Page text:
When is a suspended stove not a stove, but really a hanging fire? There's a joke in there somewhere. The terms may seem interchangeable, especially when you consider a traditional hearth space. But in theory, at least, they have key differences that are particularly noticeable when you consider suspended stoves and hanging fires.
The technical bit
The main differences between a suspended stove and a hanging fire is the door and baffle plate. Baffled?
A stove is a 'closed appliance' - a fire chamber that is sealed when the door is closed. So basically a stove with no door is a fire? Well, that's true, but there's more to it. A fire cannot be a stove just by adding a door. A stove has to have a baffle plate to regulate the flow and removal of smoke. A fire typically has minimal or no baffle, to aid quicker flow and removal of smoke to prevent it leaving the fire and entering your home when lit.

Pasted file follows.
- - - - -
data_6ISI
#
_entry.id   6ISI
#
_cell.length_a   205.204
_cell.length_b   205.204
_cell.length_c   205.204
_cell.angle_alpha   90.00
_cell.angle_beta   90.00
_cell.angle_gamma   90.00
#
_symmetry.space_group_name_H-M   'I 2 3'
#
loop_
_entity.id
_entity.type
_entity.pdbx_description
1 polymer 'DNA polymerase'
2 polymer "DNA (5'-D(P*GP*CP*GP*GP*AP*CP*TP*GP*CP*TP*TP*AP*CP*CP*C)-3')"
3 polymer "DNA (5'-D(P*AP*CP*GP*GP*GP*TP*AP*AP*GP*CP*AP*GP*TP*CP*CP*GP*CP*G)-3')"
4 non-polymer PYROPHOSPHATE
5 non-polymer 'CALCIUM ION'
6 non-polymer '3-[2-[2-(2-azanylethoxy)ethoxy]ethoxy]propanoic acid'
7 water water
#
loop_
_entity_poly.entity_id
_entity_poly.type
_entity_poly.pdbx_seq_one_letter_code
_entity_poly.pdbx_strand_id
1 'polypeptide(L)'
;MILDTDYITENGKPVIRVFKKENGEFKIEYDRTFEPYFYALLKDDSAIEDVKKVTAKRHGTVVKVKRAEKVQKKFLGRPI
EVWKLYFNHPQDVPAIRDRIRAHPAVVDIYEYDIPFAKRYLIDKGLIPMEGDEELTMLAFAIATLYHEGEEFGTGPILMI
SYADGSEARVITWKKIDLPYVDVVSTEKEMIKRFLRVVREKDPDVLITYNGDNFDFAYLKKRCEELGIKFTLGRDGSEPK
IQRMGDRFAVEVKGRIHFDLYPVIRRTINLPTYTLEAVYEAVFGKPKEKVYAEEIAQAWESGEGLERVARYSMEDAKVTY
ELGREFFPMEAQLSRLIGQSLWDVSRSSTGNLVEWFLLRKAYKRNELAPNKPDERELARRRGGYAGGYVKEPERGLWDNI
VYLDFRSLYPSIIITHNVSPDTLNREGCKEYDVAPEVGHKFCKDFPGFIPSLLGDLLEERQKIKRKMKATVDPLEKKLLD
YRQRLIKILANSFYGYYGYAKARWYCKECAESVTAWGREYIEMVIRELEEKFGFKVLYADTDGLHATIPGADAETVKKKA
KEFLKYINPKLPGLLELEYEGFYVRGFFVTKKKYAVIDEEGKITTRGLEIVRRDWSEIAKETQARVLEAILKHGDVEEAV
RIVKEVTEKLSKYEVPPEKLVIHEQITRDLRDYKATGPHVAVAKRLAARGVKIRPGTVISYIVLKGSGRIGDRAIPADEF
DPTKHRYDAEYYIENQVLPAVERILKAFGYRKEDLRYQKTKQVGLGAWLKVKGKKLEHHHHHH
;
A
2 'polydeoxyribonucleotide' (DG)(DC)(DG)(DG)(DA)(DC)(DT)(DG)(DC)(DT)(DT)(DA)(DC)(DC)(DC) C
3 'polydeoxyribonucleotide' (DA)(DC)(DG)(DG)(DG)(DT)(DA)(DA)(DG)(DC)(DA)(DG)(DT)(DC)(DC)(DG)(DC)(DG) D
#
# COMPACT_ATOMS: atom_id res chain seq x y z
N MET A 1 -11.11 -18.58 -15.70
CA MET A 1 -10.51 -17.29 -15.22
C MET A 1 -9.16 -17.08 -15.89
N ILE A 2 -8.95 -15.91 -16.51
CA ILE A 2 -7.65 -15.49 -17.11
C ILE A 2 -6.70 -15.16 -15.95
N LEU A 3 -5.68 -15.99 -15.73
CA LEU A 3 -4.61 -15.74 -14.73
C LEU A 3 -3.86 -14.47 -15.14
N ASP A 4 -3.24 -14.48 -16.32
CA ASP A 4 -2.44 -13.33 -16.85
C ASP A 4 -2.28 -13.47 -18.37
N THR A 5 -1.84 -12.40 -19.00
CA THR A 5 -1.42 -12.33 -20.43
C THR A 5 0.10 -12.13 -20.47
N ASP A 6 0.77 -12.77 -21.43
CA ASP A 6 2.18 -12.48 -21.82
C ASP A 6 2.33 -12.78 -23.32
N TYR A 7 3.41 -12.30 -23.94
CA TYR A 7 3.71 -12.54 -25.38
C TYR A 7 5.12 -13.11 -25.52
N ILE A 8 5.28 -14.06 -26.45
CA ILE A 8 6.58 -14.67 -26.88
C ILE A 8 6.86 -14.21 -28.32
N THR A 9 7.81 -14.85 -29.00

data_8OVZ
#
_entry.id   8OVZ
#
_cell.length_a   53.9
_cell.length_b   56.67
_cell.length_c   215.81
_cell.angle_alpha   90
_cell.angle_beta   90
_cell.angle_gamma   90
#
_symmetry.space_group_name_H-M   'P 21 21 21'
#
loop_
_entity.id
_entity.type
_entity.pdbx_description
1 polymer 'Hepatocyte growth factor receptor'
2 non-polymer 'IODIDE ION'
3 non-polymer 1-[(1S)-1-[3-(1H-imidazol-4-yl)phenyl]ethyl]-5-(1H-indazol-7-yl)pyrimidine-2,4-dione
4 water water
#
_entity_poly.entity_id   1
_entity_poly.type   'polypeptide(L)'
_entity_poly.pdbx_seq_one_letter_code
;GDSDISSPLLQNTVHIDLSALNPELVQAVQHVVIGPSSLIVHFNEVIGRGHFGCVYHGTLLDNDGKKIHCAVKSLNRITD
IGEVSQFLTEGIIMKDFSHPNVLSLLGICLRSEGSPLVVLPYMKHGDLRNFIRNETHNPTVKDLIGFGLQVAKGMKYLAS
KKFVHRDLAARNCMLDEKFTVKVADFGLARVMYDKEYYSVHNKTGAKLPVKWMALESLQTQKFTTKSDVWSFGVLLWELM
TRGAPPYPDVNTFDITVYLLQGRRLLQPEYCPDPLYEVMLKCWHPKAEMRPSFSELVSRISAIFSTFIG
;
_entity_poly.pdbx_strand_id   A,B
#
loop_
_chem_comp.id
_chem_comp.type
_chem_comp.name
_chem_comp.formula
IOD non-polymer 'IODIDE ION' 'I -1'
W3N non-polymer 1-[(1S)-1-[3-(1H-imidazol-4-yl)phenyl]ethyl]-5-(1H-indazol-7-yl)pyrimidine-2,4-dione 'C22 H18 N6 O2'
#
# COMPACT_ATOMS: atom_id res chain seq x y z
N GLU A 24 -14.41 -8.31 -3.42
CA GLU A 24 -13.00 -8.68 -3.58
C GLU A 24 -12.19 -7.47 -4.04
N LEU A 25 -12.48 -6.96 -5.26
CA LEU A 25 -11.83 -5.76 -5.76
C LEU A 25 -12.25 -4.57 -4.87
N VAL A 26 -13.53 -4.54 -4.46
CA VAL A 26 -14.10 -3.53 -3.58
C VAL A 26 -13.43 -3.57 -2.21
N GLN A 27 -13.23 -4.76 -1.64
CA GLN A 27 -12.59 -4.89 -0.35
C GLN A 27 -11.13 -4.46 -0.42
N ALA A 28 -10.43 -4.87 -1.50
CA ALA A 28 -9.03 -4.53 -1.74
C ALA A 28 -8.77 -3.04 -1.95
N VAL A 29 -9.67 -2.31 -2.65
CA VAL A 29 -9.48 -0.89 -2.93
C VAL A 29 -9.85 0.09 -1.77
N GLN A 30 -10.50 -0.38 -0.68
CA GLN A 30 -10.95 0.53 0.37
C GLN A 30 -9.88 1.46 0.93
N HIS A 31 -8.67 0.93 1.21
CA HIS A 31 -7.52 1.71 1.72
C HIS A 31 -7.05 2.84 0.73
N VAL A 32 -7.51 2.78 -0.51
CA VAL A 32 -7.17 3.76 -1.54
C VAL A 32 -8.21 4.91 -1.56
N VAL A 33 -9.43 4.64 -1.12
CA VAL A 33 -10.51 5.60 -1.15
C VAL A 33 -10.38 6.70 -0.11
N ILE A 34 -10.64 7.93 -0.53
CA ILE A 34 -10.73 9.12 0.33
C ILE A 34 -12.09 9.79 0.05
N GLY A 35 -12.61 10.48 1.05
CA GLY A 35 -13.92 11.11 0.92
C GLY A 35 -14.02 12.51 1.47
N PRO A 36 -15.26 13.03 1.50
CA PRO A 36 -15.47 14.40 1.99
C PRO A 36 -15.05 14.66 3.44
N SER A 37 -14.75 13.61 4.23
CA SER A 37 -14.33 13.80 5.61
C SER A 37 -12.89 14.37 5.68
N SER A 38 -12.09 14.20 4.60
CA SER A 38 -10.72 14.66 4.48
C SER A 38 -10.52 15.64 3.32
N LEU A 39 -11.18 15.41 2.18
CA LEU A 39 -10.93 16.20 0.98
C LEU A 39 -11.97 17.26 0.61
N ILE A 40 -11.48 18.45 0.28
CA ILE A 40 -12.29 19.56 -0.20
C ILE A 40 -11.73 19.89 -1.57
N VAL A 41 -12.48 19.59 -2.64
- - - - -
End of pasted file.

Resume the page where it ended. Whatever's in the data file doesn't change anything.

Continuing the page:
Which is better?
There really is no competition between the two as they both have such different functions and feels. A suspended stove can look fantastic with its door open, check out our FireBob model to see how effectively this can work. A hanging fire enables you to experience the fire with the senses - clearer sight of the flames and embers, a more audible crackle of the wood, more noticeable smell the wood smoke and feel of the fire's gentle warmth. Whereas with a suspended stove the benefits include greater fuel efficiency and burn control with adjustable air flow.